- Obama’s regulatory agenda will cost U.S. economy $143B next year: report
- Patriot Act author on James Clapper: Fire, prosecute him
- Russia P.M. Medvedev: No amnesty for political prisoners
- Michigan GOP Senate hopeful reminds government is the ‘servant’
- Christmas, by Congress: Members mull a 15-cent tax on trees
- U.S. unemployment falls to five-year low of 7 percent; 203K jobs added
- World mourns Nelson Mandela and celebrates his life; burial set for Dec. 15
- Bill O’Reilly reminds: Nelson Mandela ‘was a communist’
- John Boehner says GOP should support gay candidates: ‘I do’
- Grass-Whopper: Pan-fried cricket burgers go over big in New York City
Guinean president survives assassination attempt
Assault on home challenges stability of country’s first democratically elected government
Question of the Day
CONAKRY, Guinea — Guinea’s president narrowly survived an assassination attempt this week when gunmen surrounded his home overnight and pounded his bedroom with rockets, throwing into doubt the stability of the country’s first democratically elected government in a part of the world that long has been ruled by the gun.
President Alpha Conde survived because he was sleeping in a different room when the shooting erupted outside his residence at about 3 a.m.
Rocket-propelled grenades landed inside the compound and killed one of his bodyguards, said Francois Louceny Fall, Mr. Conde’s chief of staff. The bedroom was ripped apart, Mr. Conde said in an interview with French radio RFI.
The 73-year-old president later addressed the nation on state radio, saying his security detail had “heroically fought, starting at 3:10 a.m. until reinforcements arrived.”
He urged the public to remain calm and said the attack would not derail the promises he made to voters seven months ago when he became the first democratically elected leader in Guinea’s 52-year history.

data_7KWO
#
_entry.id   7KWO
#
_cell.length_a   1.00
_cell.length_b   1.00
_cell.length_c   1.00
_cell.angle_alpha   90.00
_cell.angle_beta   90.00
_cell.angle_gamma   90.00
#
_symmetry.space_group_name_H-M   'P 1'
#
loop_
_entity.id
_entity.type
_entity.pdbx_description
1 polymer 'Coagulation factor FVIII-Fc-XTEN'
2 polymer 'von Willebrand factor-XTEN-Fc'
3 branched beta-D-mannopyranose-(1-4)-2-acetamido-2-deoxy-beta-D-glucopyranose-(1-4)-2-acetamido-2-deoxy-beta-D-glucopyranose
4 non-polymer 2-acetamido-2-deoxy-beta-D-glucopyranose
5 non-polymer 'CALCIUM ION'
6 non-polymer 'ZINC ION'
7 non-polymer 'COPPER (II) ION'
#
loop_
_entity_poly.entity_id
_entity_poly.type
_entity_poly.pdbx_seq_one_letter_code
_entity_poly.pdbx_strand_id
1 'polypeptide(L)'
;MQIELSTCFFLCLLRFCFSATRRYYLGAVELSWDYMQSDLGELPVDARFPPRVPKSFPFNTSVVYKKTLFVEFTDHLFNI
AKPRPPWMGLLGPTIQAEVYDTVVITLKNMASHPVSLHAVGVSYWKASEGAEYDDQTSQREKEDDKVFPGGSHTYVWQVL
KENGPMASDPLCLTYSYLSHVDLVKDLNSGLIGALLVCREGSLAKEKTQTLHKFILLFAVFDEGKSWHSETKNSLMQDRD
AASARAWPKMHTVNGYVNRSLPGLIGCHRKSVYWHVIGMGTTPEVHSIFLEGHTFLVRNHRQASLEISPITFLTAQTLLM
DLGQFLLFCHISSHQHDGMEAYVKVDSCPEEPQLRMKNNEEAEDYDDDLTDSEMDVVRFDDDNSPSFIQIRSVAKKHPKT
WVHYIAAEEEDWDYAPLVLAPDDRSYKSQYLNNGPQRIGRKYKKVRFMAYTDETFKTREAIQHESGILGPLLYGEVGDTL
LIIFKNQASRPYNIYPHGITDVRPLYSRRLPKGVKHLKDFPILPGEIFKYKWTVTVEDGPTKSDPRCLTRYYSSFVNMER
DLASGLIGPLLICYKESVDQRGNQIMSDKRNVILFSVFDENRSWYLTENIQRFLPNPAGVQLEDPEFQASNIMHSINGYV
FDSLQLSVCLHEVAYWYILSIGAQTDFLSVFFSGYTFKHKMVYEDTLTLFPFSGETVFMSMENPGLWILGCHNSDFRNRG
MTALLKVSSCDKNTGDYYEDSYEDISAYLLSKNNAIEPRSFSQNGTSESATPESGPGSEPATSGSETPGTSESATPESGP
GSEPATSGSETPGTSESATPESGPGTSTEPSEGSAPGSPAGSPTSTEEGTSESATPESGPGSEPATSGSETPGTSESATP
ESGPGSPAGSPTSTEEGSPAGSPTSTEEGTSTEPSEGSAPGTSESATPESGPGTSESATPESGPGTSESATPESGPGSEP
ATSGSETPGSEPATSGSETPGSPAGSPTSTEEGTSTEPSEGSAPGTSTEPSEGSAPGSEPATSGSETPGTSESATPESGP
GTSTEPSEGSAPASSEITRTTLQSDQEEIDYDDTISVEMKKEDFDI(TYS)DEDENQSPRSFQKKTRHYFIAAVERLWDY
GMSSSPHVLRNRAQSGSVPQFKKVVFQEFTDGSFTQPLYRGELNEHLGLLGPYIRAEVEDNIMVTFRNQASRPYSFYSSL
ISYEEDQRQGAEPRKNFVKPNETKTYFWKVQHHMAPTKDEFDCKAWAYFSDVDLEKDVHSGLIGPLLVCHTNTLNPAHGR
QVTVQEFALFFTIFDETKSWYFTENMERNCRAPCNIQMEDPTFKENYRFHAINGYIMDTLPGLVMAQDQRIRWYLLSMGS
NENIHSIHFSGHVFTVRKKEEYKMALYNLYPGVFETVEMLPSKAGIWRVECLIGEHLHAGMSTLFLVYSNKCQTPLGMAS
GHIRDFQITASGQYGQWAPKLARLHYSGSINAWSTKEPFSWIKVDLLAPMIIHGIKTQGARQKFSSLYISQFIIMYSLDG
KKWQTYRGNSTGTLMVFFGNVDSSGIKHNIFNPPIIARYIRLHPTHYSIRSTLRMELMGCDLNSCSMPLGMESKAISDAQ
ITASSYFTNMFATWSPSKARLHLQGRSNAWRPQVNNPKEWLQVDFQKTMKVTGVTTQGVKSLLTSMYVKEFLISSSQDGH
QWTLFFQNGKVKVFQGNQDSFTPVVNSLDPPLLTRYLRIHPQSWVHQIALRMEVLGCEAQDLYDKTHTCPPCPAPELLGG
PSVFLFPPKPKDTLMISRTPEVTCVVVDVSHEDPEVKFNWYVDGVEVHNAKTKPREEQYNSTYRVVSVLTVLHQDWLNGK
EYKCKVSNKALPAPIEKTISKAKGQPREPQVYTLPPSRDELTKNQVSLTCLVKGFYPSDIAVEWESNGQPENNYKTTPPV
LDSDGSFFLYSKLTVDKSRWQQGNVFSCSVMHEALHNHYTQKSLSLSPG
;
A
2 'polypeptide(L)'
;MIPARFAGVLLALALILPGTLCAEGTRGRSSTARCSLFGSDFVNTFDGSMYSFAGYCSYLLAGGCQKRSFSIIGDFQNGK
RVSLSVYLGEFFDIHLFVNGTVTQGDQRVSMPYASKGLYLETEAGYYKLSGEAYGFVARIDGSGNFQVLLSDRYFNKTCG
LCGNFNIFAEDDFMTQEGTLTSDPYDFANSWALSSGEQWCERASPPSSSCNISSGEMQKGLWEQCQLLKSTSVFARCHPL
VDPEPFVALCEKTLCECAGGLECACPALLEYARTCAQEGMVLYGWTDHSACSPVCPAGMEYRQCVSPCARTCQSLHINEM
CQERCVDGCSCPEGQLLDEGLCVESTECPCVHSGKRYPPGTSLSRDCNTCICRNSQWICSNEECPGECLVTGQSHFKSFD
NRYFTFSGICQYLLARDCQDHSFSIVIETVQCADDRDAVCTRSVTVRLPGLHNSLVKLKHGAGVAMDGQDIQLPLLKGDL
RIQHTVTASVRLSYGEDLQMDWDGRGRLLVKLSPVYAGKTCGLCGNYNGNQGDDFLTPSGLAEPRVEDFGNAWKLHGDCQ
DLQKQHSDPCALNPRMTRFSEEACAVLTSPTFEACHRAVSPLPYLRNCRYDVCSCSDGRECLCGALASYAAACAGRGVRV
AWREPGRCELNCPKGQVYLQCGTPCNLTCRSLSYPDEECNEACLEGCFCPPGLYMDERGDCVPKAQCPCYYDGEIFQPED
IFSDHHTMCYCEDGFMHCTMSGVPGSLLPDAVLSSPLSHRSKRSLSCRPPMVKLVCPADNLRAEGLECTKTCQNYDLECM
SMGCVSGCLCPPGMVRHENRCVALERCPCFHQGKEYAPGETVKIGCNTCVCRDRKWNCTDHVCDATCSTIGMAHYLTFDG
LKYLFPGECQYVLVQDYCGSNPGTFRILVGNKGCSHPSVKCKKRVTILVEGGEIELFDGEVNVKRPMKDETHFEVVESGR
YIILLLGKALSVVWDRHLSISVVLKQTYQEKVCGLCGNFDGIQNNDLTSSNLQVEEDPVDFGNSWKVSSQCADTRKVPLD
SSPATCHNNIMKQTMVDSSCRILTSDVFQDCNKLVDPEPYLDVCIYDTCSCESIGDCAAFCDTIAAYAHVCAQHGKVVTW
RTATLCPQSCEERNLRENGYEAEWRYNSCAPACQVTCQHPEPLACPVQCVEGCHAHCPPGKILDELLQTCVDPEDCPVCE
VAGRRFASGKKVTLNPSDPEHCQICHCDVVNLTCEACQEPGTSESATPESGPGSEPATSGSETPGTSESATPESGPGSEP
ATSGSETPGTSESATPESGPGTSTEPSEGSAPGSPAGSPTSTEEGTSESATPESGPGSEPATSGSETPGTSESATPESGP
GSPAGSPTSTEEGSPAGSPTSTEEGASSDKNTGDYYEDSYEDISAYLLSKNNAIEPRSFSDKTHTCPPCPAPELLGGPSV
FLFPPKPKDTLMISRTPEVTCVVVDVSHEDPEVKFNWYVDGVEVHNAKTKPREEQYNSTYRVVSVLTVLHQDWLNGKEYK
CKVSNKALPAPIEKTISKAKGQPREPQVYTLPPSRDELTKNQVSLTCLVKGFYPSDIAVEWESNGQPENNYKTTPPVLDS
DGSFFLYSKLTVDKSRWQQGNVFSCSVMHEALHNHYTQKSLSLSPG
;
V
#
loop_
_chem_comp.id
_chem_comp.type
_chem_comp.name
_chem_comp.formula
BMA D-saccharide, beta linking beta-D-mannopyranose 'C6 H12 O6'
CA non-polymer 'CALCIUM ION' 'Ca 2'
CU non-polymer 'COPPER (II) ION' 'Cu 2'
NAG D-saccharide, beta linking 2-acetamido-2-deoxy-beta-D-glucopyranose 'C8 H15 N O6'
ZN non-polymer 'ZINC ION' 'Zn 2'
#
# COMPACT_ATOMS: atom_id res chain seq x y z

“If your hand is in the hand of God. Nothing can happen to you. … Our enemies can try everything, but they will not stop the march of the Guinean people,” Mr. Conde said in his address. “Guinea is one country. We are united, for we cannot grow if we are not united. Let us not accept to be divided.”
Just hours later, shooting broke out again near his home, and residents said they saw the presidential guards take fighting positions.
Mr. Conde was inside meeting with the French ambassador, who fell to the floor to avoid the bullets, the president said on RFI.
A bodyguard, who was close to the last two military leaders and who goes by the nickname “De Gaulle,” was arrested attempting to pierce the police cordon around the house, Mr. Fall told the Associated Press by telephone.
Soldiers fanned out across the capital city, located on a peninsula jutting into the Atlantic Ocean on Africa’s western coast. They tied ropes between trees at intersections, bringing traffic to a standstill as each car was stopped and searched.
Military helicopters circled overhead. Shops and schools were closed.
The international community invested tens of millions of dollars to ensure last year’s transparent vote, and a coup would be a major setback for the region, analysts said.
- Spike in battlefield deaths linked to restrictive rules of engagement
- 'Hunger Games' delivers Obama's message on income inequality
- Activists urge Obama to go rogue, sidestep Congress
- Colorado judge: Bakery owner discriminated against gay couple
- Bill OReilly reminds: Nelson Mandela was a communist
- Kill team: Obama war chiefs widen drone death zones
- Obamas call to close Vatican embassy is 'slap in the face' to Roman Catholics
- PRUDEN: British press horrified as London's new mayor dares to proclaim the truth
- Hola: Boehner prepares to push amnesty bill through House
- KUHNER: Who betrayed Navy SEAL Team 6?
Independent voices from the The Washington Times Communities
The Constitution: Every issue, every time. No exceptions, no excuses. And how to get from here to there.
Why can’t humans just be free to be humans?
Get in the middle of all the action inside and outside the boxing ring.
Find the latest news and happening that effect those in the Washington D.C., Northern Virginia and Maryland Metro region.
White House pets gone wild!